Samantha Hunt Wins 2019 SFC Literary Prize for the Dark Dark
Samantha Hunt has won the 2019 SFC Literary Prize for THE DARK DARK, a short story collection that explores the wonders and terrors of human biology.
The announcement came during the Brooklyn Book Festival's annual gala celebration on September 21st, at City Point in downtown Brooklyn.
The biennial SFC Literary Prize awards $50,000 to a writer's third to fifth published work of fiction, once they have advanced beyond eligibility for awards for debut works. It began in 2009.
Hunt's work bested five other finalists from among the 184 entrants this year.
"I was unbelievably surprised," said Hunt, about her reaction to her win. "It feels like a rainbow falling out of the sky and landing on my head."
A three-member jury – writer Chris Abani, novelist Kate Christensen, and fiction writer Ron Currie – picked the winner. Along with Dr. Ian Maloney, SFC English Professor and Director of the Literary Prize, they chose the finalists too.
"A small paperback collection of stories might not be the obvious choice for a major mid-career literary award, but we chose THE DARK DARK...unanimously and without argument," said Christensen. "Samantha Hunt is not an obvious writer, either. Her stories ring with startling sharpness, a deft knife's-edge slicing into the fatless meat of her tales, then twisting unexpectedly. She has a singular vision with arresting power."
"Like any reader, I'm looking for prose that reaches out and grabs me by the collar--or the throat--from the very beginning," said Currie. "THE DARK DARK does that, but what's more impressive is how it maintains its grip, something particularly impressive in a short story collection. It's wry, wild, tender, and weird, yet still somehow balanced, equal parts ecstatic vision and precision craft."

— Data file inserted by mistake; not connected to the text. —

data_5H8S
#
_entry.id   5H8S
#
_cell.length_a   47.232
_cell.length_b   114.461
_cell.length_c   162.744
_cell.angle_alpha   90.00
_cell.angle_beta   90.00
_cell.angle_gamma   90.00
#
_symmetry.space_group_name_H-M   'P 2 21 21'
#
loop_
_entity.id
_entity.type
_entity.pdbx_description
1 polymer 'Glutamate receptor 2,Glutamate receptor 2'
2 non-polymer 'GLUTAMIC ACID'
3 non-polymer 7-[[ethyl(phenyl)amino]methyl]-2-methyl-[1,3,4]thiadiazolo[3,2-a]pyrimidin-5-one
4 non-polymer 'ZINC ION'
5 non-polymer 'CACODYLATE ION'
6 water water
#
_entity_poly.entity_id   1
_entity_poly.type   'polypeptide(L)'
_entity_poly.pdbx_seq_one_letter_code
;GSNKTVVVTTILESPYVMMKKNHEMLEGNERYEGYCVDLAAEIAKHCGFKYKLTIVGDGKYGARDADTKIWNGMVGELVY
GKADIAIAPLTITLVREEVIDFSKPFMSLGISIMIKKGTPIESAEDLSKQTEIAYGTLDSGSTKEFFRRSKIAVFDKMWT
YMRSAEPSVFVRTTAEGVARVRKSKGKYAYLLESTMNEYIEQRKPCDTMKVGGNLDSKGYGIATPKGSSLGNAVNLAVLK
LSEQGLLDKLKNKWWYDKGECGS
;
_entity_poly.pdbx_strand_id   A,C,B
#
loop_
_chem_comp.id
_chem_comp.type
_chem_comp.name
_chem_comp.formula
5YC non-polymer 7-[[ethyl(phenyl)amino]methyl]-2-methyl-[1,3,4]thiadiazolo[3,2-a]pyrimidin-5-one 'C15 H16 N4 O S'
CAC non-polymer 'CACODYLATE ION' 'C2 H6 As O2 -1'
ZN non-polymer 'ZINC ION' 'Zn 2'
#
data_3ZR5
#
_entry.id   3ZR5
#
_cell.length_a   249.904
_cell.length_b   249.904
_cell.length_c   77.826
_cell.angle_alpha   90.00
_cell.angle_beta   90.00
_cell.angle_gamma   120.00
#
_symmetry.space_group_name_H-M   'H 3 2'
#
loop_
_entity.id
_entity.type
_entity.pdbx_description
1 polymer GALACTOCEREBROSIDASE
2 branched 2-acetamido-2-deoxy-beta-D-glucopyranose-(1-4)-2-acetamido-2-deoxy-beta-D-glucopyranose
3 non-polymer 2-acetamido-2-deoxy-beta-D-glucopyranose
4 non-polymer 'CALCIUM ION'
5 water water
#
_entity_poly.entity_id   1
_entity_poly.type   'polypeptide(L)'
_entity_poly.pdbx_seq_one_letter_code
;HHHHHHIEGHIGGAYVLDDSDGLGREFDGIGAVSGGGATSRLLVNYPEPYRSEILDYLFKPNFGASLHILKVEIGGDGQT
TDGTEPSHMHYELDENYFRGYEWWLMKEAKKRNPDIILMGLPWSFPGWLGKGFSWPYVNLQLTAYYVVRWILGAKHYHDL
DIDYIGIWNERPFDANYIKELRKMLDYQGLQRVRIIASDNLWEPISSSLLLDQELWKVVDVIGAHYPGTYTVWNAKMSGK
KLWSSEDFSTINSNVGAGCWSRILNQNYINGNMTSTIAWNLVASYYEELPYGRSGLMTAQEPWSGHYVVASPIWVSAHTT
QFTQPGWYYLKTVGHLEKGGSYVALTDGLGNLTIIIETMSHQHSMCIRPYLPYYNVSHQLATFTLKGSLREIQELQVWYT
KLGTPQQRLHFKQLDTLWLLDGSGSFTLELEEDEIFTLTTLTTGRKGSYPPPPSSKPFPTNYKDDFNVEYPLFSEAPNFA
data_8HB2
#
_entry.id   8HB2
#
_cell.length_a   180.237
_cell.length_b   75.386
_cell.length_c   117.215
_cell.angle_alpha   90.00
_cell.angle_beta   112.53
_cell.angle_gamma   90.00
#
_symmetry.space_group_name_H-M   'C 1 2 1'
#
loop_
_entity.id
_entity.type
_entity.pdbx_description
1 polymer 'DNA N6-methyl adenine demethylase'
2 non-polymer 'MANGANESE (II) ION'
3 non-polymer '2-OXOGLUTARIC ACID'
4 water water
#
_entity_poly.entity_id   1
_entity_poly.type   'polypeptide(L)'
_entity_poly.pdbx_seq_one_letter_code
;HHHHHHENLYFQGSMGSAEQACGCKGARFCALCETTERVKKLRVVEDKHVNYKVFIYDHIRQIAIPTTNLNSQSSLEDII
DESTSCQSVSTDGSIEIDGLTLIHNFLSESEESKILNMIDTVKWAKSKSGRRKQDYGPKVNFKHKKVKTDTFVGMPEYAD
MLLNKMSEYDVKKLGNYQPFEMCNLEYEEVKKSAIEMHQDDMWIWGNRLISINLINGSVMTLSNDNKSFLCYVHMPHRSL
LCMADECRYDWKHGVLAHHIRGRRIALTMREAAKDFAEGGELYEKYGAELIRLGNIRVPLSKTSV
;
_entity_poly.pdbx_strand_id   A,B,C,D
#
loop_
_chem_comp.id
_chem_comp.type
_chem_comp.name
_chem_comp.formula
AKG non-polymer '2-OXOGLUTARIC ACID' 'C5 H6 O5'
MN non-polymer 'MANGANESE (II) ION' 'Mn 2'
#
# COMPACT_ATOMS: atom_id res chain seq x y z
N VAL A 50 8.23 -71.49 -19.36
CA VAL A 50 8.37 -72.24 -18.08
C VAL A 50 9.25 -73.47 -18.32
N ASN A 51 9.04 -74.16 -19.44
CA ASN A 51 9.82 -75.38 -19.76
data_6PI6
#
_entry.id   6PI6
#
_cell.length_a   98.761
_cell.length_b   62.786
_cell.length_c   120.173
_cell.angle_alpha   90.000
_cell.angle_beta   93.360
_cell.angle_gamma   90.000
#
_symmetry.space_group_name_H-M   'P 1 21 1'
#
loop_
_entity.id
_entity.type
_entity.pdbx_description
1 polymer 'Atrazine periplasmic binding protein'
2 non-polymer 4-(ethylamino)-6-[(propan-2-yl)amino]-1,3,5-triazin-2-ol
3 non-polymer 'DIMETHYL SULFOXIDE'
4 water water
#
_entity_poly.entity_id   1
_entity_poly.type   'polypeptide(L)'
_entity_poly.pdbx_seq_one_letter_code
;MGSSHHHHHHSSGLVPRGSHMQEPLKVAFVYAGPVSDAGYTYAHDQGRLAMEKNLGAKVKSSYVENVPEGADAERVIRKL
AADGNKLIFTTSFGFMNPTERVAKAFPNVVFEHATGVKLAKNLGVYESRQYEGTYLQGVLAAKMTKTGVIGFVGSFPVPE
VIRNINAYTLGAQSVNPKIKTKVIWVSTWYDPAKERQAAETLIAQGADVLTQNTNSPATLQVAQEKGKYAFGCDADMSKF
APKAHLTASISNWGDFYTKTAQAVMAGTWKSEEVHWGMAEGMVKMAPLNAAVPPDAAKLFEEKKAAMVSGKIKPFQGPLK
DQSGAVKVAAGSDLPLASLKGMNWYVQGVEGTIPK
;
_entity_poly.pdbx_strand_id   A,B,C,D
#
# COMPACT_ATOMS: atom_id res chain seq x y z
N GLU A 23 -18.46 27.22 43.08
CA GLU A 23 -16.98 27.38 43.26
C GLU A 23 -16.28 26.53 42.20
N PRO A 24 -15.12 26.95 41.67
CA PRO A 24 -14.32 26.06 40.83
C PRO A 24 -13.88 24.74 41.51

Hunt published three novels prior to THE DARK DARK. Mr. Splitfoot, a ghost story, The Invention of Everything Else, about the life of inventor Nikola Tesla, and The Seas, her first novel, which was republished by Tin House Books in 2018. The recipient of a 2017 Guggenheim Fellowship, Hunt won the Bard Fiction Prize, the National Book Foundation's 5 Under 35 Prize and she was a finalist for the Orange Prize and the PEN/Faulkner Prize. She has been published by The New Yorker, The New York Times, and a number of other fine publications.
Hunt describes her approach to writing as processing and contemplating what she has observed and heard around her.
"I never come to a work with the whole story there," she explained. "I come to a work with a question. Writing is a way to consider my questions... I never know where a story or a book is heading until the end."
'The idea of THE DARK DARK, the title, is an investigation of the things that frighten us, but not enough to hide from them," said Hunt, who teaches at Pratt Institute in Brooklyn and lives in upstate New York. "For example, looking out your back door at night and thinking, 'there's something spooky out there' but, rather than locking the door, I'm interested in our desire to walk out into the darkness, because we are curious or because we know we are small."
This year's five SFC Literary Prize finalists are:
THIS MOURNABLE BODY by Tsitsi Dangarembga
WHERE THE DEAD SIT TALKING by Brandon Hobson
THE LINE THAT HELD US by David Joy
NEW PEOPLE by Danzy Senna
Prior years' SFC Literary Prize Winners are Dana Spiotta, Innocents and Others (2017); Maud Casey, The Man Who Walked Away (2015); David Vann, Dirt (2013); Jonathan Dee, The Privileges (2011); and Aleksandar Hemon, Love and Obstacles (2009).
St. Francis College is a Community Partner of the Brooklyn Book Festival, one of America's premier book festivals and the largest free literary event in New York City.